Prime Minister Mariano Rajoy on Wednesday confirmed he would not be staging the annual “state of the nation” debate, which usually takes place in summer. The Popular Party leader said he would in fact not be honoring the tradition at all during the first year of his legislature, citing “precedents” since the return to democracy.
Only in 1990, after general elections were brought forward to October 1989, has the debate not taken place. The prime minister’s decision will add further fuel to the opposition’s accusations that he is dodging the serious matters of state in hand. Rajoy has so far avoided a congressional grilling over the terms of the bailout approved last week and is not due in the chamber until July.
Twenty-four hours is a long time in Spanish politics. A day after the government and the main opposition Socialist Party sought to show a united front ahead of a vote on Thursday on the fiscal stability pact, a session of Congress degenerated into a war of words over culpability for the 100-billion-euro bailout to recapitalize the Spanish banking sector agreed by European finance ministers on June 9.
In the absence of Prime Minister Mariano Rajoy, who on Wednesday was attending the Rio+20 sustainable development meeting in Rio de Janeiro, as well as Deputy Prime Minister Soraya Sáenz de Santamaría and Economy Minister Luis de Guindos, it fell to Finance Minister Cristóbal Montoro to face a barrage of questions from the opposition benches. However, no Socialist probing proved sufficient to cajole the minister into revealing any details about the exact nature of the bailout, which the government has consistently denied constitutes a rescue package similar to those applied to Greece, Portugal and Ireland.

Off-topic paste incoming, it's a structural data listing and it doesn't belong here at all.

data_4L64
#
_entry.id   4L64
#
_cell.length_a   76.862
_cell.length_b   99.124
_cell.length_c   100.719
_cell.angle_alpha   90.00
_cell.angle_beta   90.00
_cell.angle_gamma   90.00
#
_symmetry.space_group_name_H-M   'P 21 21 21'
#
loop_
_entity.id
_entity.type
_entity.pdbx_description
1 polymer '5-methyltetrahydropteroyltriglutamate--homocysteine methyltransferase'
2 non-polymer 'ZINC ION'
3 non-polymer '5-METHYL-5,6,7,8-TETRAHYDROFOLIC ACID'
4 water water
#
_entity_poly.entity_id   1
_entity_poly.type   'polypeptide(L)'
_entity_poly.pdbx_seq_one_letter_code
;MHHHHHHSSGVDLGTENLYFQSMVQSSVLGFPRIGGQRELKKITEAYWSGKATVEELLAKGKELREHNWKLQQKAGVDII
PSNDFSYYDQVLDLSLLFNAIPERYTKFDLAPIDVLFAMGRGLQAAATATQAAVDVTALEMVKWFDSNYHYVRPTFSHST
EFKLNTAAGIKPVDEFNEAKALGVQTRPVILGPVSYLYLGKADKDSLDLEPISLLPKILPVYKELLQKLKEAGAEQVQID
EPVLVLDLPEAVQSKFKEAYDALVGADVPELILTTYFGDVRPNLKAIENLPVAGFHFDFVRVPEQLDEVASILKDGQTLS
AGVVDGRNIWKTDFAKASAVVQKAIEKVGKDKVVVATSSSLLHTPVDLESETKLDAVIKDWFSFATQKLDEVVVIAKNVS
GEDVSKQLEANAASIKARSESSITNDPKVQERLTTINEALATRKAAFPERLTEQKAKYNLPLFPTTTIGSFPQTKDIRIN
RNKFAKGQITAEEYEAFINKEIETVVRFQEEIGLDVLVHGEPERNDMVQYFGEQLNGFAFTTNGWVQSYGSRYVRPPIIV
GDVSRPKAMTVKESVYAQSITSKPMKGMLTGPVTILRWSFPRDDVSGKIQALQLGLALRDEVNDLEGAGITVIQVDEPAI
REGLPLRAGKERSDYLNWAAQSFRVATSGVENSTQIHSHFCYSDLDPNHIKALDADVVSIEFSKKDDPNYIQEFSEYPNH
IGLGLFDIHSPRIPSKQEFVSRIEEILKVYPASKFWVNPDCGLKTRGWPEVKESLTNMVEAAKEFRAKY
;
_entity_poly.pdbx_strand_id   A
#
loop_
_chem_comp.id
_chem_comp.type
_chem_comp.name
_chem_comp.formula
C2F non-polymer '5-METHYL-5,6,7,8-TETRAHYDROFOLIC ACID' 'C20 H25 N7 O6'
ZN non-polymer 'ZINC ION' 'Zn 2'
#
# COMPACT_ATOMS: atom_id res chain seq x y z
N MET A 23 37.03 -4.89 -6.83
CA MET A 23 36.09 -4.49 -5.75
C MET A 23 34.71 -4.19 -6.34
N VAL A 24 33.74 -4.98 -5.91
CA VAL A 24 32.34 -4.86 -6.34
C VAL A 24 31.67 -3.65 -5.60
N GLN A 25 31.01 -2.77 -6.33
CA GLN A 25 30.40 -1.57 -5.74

All of the opposition groups in Congress have accused Rajoy of not telling the truth behind the bailout and of ducking the issue by avoiding an appearance in the chamber. The prime minister has stated he will not face his interlocutors until an obligatory session in July following the EU Summit on June 28, during which the Spanish economy will be firmly under the microscope.
It is the PP that has had to ask for outside help and a bailout”
“Spain has not been rescued because it does not need to be rescued,” said Montoro on Wednesday. The minister termed reports in the British press of an impending mass purchase of Spanish and Italian debt worth some 750 billion euros as part of “a battle against the euro.”
During the congressional fracas, Montoro raised his doubts over the “intellectual ability” of Socialist spokeswoman Soraya Rodríguez, who responded by calling for a wholesale amendment of the bailout request. Rodríguez also stated that Rajoy had “made a fool of himself” at the G20 meeting in Mexico. Barack Obama has called on Spain to “clarify” the situation over the bailout.
European leaders assured the US president at the G20 on Wednesday that they would announce a plan to combat the euro-zone crisis, probably at next week’s EU Council meeting.
However, despite a series of behind-closed-doors meetings between Rajoy and his Socialist counterpart, Alfredo Pérez Rubalcaba, the unity intended to calm fears among international investors of a further downward spiral in the crisis appears to be further away than before.
Montoro said in Congress that a “message of confidence and tranquility is needed,” while accusing the Socialists of “stoking alarm.” The minister also fell back on a staple of the Rajoy administration, accusing the previous Socialist government of passivity in dealing with the financial crisis when it was in office.
Rodríguez leapt on the comment to rail against the PP’s “shameful fiscal amnesty,” whereby tax evaders can declare previously hidden cash at a 10-percent tax rate. She also pointed to the “clamorous absences” of senior government members such as Santamaría, who was in the Canary Islands receiving the Chinese president on a stopover. “[Santamaría] enjoys Congress much less when she is the one being questioned,” Rodríguez noted with irony.
“It is the PP that has had to ask for outside help and a bailout,” Rodríguez added. “[Rajoy’s] great lie has lasted nine days,” she added in allusion to the prime minister’s assertion that the bailout was a triumph for the nation. Rajoy was at pains to make plain when the fund was agreed that he had pushed for it, not the other way around. However, world leaders are now calling on Spain to formally apply for the bailout as a matter of urgency. “Spain has the support of the members and institutions, and the express support of the G20 for the government’s program, including the recapitalization of the banking sector,” Montoro declared.